Teens Against Tobacco

Local teens make video to show smoking isn’t glamorous

Smoking used to be glamorous; now being healthy is. That’s the message a group of media students at Pleasure Ridge Park High School wanted to share after brainstorming ideas around why teens use or don’t use tobacco.

The class developed “Teens Against Tobacco,” a campaign to encourage youth to be tobacco-free. The project components were based on the conclusion that teens are less concerned about long-term health consequences of tobacco use and more concerned with peer impressions, appearance and finances. They developed videos using original music and design to convey their messages.

In this video, the students took a hard look at appearances, showing how smoking is anything but glamorous.


According to the Centers for Disease Control and Prevention, factors associated with youth tobacco use include:

Need help quitting smoking?

Smokers ages 13 and older can get free help by calling (800) QUIT-NOW.

Norton Healthcare also offers a no-cost, seven-week Freedom From Smoking program for ages 18 and older.

  • The way media shows tobacco use as a normal activity can promote smoking among young people.
  • Youth are more likely to use tobacco if they see that tobacco use is acceptable or normal among their peers.
  • Parents who use tobacco may promote this behavior among young people.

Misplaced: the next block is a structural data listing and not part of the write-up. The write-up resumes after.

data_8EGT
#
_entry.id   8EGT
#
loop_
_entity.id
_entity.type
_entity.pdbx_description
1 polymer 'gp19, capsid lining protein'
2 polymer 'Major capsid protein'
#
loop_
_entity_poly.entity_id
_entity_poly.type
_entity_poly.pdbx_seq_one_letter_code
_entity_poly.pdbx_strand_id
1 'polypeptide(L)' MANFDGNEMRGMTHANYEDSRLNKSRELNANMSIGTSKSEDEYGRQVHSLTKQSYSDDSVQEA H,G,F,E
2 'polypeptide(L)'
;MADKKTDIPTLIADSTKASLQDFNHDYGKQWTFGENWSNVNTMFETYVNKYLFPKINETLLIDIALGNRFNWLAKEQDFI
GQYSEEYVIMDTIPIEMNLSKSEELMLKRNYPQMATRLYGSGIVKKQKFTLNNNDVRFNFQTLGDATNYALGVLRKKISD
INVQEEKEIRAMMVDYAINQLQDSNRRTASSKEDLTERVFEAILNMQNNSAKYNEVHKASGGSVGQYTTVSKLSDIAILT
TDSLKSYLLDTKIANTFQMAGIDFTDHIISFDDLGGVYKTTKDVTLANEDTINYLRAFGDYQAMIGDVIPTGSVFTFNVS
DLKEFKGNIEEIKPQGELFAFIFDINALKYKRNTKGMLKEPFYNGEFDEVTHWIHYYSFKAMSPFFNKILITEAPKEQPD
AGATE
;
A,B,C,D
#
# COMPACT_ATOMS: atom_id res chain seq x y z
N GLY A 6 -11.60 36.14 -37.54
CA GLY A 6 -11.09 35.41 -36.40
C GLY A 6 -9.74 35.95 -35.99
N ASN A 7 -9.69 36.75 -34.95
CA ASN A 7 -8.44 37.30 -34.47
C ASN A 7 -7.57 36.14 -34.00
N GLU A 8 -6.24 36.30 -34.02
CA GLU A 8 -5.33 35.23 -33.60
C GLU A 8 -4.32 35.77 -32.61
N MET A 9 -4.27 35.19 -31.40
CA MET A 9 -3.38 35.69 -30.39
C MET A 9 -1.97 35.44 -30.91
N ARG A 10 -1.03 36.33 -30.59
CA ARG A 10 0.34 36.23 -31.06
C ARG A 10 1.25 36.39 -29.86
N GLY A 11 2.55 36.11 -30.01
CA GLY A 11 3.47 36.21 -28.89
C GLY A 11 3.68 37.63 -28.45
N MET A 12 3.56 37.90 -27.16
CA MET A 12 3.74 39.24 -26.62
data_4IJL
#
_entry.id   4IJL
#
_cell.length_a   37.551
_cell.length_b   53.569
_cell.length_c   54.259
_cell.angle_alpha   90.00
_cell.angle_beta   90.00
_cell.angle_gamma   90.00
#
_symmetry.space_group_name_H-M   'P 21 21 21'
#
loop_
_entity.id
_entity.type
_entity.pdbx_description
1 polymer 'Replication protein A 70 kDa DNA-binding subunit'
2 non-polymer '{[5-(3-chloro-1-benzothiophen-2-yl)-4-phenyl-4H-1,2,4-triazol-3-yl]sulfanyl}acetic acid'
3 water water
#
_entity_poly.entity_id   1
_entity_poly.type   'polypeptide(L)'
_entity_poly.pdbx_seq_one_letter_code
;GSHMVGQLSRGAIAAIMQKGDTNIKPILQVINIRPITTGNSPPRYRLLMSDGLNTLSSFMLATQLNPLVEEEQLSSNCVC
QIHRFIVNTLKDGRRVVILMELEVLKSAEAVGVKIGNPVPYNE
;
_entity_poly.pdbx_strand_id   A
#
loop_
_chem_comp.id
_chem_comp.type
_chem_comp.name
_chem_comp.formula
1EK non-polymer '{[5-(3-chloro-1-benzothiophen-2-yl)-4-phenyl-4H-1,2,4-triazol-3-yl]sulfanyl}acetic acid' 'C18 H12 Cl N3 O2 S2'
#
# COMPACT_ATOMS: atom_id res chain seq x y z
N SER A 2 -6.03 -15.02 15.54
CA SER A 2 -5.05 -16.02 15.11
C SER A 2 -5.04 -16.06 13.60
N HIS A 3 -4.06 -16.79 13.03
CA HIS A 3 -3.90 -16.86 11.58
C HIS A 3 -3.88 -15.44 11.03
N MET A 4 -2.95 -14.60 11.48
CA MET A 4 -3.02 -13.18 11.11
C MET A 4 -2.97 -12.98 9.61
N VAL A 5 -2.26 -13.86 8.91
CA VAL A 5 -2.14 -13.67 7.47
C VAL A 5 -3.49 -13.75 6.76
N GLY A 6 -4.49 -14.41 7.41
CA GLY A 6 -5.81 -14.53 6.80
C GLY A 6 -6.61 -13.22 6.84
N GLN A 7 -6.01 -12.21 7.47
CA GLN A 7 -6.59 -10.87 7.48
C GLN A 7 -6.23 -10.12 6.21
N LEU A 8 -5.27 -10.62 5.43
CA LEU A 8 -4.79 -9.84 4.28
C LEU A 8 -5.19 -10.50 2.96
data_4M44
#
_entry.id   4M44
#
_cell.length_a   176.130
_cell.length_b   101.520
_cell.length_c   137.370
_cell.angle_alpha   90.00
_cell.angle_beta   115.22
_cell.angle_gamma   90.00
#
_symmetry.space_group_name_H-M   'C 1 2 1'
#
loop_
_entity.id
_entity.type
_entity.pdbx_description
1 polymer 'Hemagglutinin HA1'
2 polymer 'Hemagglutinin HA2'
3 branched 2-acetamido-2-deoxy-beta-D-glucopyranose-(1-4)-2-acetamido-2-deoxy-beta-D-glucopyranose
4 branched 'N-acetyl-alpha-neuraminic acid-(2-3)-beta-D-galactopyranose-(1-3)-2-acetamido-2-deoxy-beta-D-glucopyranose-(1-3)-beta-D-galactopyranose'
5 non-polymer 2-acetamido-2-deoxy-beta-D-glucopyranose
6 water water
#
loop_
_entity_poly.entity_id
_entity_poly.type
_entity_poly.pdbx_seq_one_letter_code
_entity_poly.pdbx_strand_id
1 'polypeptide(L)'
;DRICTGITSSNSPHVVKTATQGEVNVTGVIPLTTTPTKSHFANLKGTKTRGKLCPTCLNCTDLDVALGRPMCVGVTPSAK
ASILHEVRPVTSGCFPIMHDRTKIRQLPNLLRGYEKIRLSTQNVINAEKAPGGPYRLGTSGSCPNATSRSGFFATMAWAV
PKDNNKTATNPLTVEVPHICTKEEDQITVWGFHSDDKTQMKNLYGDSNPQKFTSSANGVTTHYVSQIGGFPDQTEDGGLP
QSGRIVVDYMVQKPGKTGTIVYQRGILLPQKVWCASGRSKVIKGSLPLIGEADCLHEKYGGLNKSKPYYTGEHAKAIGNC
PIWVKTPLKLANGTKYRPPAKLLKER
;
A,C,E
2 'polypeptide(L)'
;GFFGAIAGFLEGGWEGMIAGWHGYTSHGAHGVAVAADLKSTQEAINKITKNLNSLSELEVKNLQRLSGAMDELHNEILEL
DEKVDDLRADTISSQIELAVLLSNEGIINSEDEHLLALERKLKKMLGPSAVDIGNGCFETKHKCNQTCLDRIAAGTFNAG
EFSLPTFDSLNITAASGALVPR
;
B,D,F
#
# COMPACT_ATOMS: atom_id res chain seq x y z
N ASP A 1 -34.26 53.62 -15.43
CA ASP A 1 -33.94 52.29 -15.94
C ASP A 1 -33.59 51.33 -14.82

• Teens may be more sensitive to nicotine and can feel dependent on it sooner than adults.
  • There is a strong relationship between youth smoking and depression, anxiety, and stress.
  • Personal perceptions: Expectations that smoking will help with coping with stress and controlling weight.

For the high school students who worked on the Teens Against Tobacco project, this was not just another assignment — it was personal. Here’s what a few PRP students had to say:

My mom had started smoking at the age of 12 and became addicted. While our family had tried really hard to get her to stop, giving her nicotine gum and patches, nothing worked for her. At the age of 31 she developed a severe case of pneumonia and had two empyemas on her left lung. Her white blood count was 32, which is extremely dangerous, especially for her young age. She underwent surgery and had a stroke on the table. She was on a machine that breathed for her for two weeks and was hospitalized for almost a month. During those two weeks she was on the machine, I couldn’t see my mom. I cried endlessly. She had tubes down her throat and was heavily sedated on the amount of medication she was on. The doctors didn’t think my mother would make it, though no one told me because they didn’t have the heart to break it to me. If my dad had waited even three minutes more to call 911, I would’ve lost her forever. Unfortunately, my mom still smokes, and I know that I could lose her at any minute, and that scares me. A lot. Please don’t smoke for the sake of your family. No one wants to explain to their kids how mommy/daddy died.”

–Ashton L.

What motivated me to take part in the Teens Against Tobacco campaign is seeing the negative impact smoking has had in the lives of my family and friends.

–McKenna D.

My family who smokes started at a young age and I want to prevent others from starting.

–Abigail S.